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  • Variations of the Tropopause Over Different Latitude Bands Observed Using COSMIC Radio Occultation Bending Angles

    Publication Year: 2014 , Page(s): 2339 - 2349
    Save to Project icon | Request Permissions | Click to expandQuick Abstract | PDF file iconPDF (1239 KB) |  | HTML iconHTML  

    The tropopause is a transition layer between the troposphere and the stratosphere. The exchange of air, water vapor, trace gases, and energy between the troposphere and the stratosphere occurs in this layer. Accurate and continuous observations of the tropopause on a global scale are crucial for monitoring stratosphere-troposphere exchange and understanding the properties of atmosphere in the upper troposphere and lower stratosphere. In this paper, the tropopause heights are identified from Global Positioning System radio occultation (RO) bending angle profiles using the covariance transform method. Temporal variations of the tropopause parameters, including the tropopause height, temperature, and pressure at different latitude bands are investigated using the RO observations from the Constellation Observing System for Meteorology, Ionosphere and Climate mission during the period from January 2007 to December 2011. We divide the Earth into 18 nonoverlapping latitude bands 10 ° wide. Monthly averages of the tropopause parameters weighted by area are calculated at each latitude band and the temporal variations of these tropopause parameters are analyzed. The results indicate that the latitudinal variation patterns of the tropopause parameters in the Northern Hemisphere are different than those in the Southern Hemisphere. The relationship between the variations of different tropopause parameters is studied. The results show that the variation of the tropopause temperature and pressure is negatively correlated with that of the tropopause height in most of the latitude bands. In addition, the trend of the variation of the tropopause height in each latitude band is calculated with the median of pairwise slopes regression method. We find that the overall trend in the tropopause height varies in different latitude bands. The global average tropopause height decreases ~ 7 m/a during the period from 2007 to 2011. View full abstract»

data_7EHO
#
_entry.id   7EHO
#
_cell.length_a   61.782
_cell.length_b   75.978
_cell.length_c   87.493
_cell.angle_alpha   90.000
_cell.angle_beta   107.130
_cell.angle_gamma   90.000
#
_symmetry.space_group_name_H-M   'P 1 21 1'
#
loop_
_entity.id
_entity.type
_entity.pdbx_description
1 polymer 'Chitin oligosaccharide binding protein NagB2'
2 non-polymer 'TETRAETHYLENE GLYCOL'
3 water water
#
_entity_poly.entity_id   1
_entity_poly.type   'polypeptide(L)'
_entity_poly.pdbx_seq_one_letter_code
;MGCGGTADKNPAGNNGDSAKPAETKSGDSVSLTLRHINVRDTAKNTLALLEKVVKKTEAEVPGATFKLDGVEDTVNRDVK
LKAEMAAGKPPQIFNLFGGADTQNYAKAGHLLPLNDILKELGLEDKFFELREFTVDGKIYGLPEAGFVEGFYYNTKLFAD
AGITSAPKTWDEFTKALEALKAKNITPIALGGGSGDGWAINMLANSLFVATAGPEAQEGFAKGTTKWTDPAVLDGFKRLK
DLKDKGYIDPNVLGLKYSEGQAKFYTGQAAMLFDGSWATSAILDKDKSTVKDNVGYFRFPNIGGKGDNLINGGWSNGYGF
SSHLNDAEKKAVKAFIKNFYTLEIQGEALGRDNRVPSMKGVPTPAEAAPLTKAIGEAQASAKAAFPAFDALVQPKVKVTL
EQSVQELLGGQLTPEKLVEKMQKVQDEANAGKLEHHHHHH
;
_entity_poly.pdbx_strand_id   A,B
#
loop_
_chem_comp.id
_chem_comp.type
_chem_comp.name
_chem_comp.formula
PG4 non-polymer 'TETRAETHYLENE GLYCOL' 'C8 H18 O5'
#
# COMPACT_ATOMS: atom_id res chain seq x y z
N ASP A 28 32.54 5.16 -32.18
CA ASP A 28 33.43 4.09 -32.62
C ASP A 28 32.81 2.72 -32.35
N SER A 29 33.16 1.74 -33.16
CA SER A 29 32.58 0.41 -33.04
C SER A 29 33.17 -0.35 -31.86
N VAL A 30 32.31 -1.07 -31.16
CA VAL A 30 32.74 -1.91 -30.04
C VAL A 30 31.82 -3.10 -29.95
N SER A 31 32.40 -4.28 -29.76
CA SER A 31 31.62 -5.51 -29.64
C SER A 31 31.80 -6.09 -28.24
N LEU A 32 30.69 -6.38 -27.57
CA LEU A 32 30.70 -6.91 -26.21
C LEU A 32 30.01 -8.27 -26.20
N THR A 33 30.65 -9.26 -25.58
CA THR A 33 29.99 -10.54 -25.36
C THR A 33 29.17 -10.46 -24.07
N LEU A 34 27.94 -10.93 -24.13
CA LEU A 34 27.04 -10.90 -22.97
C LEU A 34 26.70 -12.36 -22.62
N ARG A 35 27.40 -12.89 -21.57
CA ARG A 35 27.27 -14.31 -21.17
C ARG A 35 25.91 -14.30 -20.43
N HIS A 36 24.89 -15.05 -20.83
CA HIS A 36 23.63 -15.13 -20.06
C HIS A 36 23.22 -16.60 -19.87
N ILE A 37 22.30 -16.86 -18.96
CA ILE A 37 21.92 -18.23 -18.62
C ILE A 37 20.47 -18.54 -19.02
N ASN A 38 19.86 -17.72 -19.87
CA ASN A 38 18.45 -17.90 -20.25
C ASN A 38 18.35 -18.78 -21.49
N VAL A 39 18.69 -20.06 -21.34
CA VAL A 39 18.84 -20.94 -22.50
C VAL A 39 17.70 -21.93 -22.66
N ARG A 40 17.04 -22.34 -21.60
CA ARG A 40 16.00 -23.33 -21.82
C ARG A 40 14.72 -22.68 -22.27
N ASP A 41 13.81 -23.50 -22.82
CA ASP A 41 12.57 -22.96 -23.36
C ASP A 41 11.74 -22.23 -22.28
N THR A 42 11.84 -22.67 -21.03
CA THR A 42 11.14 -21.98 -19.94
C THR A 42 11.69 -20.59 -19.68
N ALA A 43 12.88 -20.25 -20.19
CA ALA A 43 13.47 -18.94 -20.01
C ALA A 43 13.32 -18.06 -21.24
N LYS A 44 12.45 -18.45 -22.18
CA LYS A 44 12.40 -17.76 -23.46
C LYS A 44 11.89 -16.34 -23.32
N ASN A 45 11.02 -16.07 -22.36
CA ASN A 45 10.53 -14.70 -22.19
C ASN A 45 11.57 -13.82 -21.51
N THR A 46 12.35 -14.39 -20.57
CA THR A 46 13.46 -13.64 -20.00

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  • Precipitation Classification Using Measurements From Commercial Microwave Links

    Publication Year: 2014 , Page(s): 2350 - 2356
    Cited by:  Papers (1)
    Save to Project icon | Request Permissions | Click to expandQuick Abstract | PDF file iconPDF (872 KB) |  | HTML iconHTML